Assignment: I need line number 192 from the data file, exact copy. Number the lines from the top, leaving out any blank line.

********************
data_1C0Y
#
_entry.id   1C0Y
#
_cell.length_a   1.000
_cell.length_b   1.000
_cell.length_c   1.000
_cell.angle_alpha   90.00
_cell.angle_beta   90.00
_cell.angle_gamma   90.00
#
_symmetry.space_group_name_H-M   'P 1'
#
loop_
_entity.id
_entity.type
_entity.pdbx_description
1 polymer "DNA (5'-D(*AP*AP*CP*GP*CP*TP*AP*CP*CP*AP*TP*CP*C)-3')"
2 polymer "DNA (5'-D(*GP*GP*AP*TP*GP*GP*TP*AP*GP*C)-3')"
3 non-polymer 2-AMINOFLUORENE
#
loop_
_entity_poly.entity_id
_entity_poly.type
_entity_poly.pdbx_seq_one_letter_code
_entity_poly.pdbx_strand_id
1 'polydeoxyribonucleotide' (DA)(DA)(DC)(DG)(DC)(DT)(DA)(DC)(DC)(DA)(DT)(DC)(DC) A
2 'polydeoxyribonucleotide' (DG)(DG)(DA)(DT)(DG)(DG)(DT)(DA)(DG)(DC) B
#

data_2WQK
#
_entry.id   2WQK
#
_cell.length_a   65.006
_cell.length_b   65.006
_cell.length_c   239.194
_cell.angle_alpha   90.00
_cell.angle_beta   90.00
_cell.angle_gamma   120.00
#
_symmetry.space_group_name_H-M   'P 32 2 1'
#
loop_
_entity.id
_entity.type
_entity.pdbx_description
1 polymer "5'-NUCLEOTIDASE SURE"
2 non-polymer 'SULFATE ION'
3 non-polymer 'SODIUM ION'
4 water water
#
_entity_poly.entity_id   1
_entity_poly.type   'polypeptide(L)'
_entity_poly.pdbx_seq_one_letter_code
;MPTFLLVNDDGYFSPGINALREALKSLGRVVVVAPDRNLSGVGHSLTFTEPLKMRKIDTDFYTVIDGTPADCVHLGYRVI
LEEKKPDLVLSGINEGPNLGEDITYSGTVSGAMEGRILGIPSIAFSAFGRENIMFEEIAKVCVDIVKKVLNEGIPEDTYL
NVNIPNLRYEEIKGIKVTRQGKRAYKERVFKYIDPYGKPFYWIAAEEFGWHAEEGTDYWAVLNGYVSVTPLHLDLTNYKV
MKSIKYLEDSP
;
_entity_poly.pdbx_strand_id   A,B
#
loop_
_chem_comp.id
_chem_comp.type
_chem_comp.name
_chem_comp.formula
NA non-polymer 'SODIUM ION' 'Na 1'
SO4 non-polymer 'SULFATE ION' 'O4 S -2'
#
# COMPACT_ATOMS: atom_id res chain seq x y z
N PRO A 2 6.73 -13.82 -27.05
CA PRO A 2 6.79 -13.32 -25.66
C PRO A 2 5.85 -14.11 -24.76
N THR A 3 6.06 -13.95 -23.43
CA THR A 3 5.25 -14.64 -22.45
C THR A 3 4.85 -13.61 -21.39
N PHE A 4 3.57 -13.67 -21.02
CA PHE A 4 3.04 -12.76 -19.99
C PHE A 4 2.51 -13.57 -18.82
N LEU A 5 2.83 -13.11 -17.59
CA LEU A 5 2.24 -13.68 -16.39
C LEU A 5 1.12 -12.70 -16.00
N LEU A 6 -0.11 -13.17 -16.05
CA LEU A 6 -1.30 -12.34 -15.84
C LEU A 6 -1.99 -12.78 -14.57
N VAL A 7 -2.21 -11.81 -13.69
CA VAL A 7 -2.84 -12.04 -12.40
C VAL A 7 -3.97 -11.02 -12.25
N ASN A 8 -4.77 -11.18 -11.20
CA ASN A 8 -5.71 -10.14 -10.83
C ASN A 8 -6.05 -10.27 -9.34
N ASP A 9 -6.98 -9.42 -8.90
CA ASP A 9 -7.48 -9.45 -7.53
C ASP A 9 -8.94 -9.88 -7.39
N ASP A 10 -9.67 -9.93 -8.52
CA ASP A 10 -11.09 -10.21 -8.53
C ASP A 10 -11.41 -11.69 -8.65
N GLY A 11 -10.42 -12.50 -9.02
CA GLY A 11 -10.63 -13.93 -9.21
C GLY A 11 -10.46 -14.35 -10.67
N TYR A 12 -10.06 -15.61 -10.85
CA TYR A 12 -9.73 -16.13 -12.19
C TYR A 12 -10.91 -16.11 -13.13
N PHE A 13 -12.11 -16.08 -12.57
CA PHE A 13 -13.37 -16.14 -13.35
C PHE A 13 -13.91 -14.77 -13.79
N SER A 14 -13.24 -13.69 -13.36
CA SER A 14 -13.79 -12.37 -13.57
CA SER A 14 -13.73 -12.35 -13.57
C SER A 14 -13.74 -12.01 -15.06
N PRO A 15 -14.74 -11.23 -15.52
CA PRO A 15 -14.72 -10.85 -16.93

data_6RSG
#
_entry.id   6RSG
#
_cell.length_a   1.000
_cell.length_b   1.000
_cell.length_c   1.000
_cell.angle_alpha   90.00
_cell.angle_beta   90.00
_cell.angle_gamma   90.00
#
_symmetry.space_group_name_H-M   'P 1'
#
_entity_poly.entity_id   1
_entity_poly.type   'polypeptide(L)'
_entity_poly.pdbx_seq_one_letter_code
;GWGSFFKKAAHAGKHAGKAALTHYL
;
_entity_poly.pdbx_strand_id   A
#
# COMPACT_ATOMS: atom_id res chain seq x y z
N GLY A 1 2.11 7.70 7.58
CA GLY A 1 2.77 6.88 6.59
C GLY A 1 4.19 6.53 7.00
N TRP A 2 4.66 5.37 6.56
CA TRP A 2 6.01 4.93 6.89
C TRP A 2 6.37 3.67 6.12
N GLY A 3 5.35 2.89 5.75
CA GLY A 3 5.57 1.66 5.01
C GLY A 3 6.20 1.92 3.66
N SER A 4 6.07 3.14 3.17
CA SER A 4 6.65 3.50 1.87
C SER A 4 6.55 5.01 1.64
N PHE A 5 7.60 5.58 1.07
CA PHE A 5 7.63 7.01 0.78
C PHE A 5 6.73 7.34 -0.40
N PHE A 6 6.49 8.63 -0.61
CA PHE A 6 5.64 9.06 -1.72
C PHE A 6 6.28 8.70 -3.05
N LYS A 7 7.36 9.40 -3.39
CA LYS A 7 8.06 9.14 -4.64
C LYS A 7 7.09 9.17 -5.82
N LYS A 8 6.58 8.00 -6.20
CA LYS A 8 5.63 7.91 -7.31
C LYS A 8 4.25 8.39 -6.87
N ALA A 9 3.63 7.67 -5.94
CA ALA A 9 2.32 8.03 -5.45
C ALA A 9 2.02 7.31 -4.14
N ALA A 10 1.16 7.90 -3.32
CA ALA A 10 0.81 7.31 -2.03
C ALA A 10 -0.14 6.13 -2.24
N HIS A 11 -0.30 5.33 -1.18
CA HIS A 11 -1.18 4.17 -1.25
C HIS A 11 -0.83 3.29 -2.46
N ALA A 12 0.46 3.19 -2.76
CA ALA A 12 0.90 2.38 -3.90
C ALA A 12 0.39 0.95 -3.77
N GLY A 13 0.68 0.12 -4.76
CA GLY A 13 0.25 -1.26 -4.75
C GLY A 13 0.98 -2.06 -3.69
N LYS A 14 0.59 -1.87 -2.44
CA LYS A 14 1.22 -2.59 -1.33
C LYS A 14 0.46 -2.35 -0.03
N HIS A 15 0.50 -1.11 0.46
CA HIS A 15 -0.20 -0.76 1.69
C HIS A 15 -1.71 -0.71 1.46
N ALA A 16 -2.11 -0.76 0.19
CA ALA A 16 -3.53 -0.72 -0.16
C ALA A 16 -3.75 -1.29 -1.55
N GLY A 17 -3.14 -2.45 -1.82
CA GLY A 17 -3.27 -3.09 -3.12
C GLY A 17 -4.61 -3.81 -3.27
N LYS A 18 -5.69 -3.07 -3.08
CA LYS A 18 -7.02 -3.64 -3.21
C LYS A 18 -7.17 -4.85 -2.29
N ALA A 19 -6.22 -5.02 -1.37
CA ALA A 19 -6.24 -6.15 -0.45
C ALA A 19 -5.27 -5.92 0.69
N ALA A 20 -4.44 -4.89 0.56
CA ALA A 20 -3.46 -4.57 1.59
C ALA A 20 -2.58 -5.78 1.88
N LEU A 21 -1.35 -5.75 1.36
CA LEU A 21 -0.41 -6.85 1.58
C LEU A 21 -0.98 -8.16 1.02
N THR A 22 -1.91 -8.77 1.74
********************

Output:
CA ALA A 20 -3.46 -4.57 1.59